No other kinds of tree are as well adapted to an existence in salty, tidal estuaries as the mangroves. Their roots are specifically adapted to not only anchor them in the muddy substrate but also allow them to “breathe” by sticking up above the mud and prevents the tree from drowning. Known as “pneumatophores”, these roots look different in the various genera of mangroves – those of the white mangrove (Avicennia marina) look like pencils sticking straight up out of the mud, the black mangrove (Bruguiera gymnorrhiza) has knee-like structures protruding before going back into the mud, and the red mangrove (Rhizophora mucronata) grow “struts” straight from the trunk. They have to contend with excessive salt in their tissues, and concentrates this in old leaves that are continuously shed and replaced. Mangrove fruit are also very interesting; seeds germinate while still attached to the flower, and some, like the black and red mangroves, even grow a cigar-shaped “root”, or “hypocotyl”, that is designed to anchor the seed in the muddy substrate when it drops from the tree.
These adaptations of the mangroves benefit the entire ecosystem by trapping silt, stabilising the substrate, and feeding the food chain. Mangrove snails (Cerithidea decollata) cling to the trunks of the trees during high tide, safely out of reach of estuarine fish that move in with the tide. At low tide, they then descend to feed on the muddy surface. Crabs abound in the mangroves. Sesarma is a genus of land-based crab that digs holes up to 2m deep into the mud and avidly collects fallen leaves into their burrows. Fiddler crabs (Uca-species), known for the males having one enormous pincer which which they display to one another and to interested females, feed by rolling scoops of mud into balls in their mouths, with the discarded balls leaving tell-tale trails where the crab has moved. Mudskippers, those uniquely adapted amphibious fish that seem to be as at home out of the water as in it, must be among the most curious of the mangrove swamps’ denizens. Estuaries in general and mangrove stands in particular are extremely important refuges and nurseries for several kinds of fish and crustaceans, making their protection an economic imperative if fisheries are to be sustained into the future and highlighting the value of conserved areas like Umlalazi.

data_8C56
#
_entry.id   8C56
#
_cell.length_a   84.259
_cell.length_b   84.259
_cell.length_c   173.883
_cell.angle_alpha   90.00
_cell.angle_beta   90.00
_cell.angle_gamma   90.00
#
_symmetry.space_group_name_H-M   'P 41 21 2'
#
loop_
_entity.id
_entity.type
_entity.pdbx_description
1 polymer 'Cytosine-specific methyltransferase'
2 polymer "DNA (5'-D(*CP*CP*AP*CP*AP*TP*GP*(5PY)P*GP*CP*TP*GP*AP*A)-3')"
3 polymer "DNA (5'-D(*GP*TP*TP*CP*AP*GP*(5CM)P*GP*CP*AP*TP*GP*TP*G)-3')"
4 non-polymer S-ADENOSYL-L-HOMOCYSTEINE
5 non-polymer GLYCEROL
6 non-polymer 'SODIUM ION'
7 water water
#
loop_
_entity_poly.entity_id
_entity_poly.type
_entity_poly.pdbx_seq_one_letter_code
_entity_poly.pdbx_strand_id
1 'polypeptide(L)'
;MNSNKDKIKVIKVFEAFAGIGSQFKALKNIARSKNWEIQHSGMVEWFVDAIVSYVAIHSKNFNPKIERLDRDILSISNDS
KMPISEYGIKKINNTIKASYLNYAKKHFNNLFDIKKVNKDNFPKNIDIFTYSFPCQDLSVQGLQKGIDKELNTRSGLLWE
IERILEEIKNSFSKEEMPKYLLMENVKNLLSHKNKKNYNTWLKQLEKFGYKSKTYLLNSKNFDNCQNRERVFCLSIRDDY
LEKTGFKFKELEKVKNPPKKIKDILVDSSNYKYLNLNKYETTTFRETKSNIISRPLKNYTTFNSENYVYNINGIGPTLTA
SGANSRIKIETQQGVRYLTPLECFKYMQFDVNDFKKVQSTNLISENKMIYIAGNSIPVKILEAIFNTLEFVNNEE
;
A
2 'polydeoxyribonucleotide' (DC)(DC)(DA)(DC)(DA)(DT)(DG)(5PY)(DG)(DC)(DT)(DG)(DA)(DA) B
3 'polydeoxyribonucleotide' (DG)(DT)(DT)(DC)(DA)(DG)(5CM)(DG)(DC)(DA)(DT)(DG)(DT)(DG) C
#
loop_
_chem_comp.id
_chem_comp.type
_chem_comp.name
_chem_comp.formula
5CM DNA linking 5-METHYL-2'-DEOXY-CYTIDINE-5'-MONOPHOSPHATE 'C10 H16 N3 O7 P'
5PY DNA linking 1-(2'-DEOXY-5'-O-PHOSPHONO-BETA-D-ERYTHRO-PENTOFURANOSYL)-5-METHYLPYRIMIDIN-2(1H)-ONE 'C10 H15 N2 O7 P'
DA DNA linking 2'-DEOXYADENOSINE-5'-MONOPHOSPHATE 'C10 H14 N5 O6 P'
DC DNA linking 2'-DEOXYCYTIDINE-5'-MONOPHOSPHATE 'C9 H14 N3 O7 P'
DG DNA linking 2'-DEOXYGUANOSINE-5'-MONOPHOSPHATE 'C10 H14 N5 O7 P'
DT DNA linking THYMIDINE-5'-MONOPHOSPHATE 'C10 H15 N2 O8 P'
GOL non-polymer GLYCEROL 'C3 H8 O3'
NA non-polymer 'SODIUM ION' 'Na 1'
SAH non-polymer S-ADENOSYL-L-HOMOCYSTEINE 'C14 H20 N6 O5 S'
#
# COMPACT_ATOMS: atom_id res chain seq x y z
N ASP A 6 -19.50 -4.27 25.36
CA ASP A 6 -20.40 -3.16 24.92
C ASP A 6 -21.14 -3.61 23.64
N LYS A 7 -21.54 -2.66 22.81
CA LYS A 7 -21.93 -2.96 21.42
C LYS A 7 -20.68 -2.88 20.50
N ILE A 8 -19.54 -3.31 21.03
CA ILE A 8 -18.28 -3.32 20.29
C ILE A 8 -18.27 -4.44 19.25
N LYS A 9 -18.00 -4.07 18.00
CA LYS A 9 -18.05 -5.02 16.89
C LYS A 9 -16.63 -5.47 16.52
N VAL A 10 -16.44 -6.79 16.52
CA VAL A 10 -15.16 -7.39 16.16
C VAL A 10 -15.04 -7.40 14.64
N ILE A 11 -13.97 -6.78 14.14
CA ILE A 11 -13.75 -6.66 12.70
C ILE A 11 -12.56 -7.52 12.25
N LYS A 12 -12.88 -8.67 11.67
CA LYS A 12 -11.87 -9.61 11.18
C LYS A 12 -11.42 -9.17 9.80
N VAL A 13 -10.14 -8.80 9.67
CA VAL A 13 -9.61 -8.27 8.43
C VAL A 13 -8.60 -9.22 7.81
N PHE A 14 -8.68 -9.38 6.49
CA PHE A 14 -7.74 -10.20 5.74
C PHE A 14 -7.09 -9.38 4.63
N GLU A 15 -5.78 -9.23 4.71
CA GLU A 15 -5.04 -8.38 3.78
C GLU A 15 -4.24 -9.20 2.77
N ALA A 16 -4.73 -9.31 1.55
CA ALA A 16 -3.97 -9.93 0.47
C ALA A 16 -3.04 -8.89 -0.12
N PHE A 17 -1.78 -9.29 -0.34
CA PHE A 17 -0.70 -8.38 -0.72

Many kinds of wading birds feed on the rich invertebrate fauna in a mangrove swamp, with the woolly-necked stork being the most obvious at Umlalazi. The reserve’s mangroves also forms an important winter habitat for the mangrove kingfisher. Mangrove swamps, with their dense stands of trees and muddy terrain, are difficult areas for large mammals, with the exception of monkeys, to utilise.
At Umlalazi, a boardwalk constructed through a mangrove swamp allows easy access to this fascinating world – if you have only a little bit of time to explore Umlalazi, this is undoubtedly where you should spend it!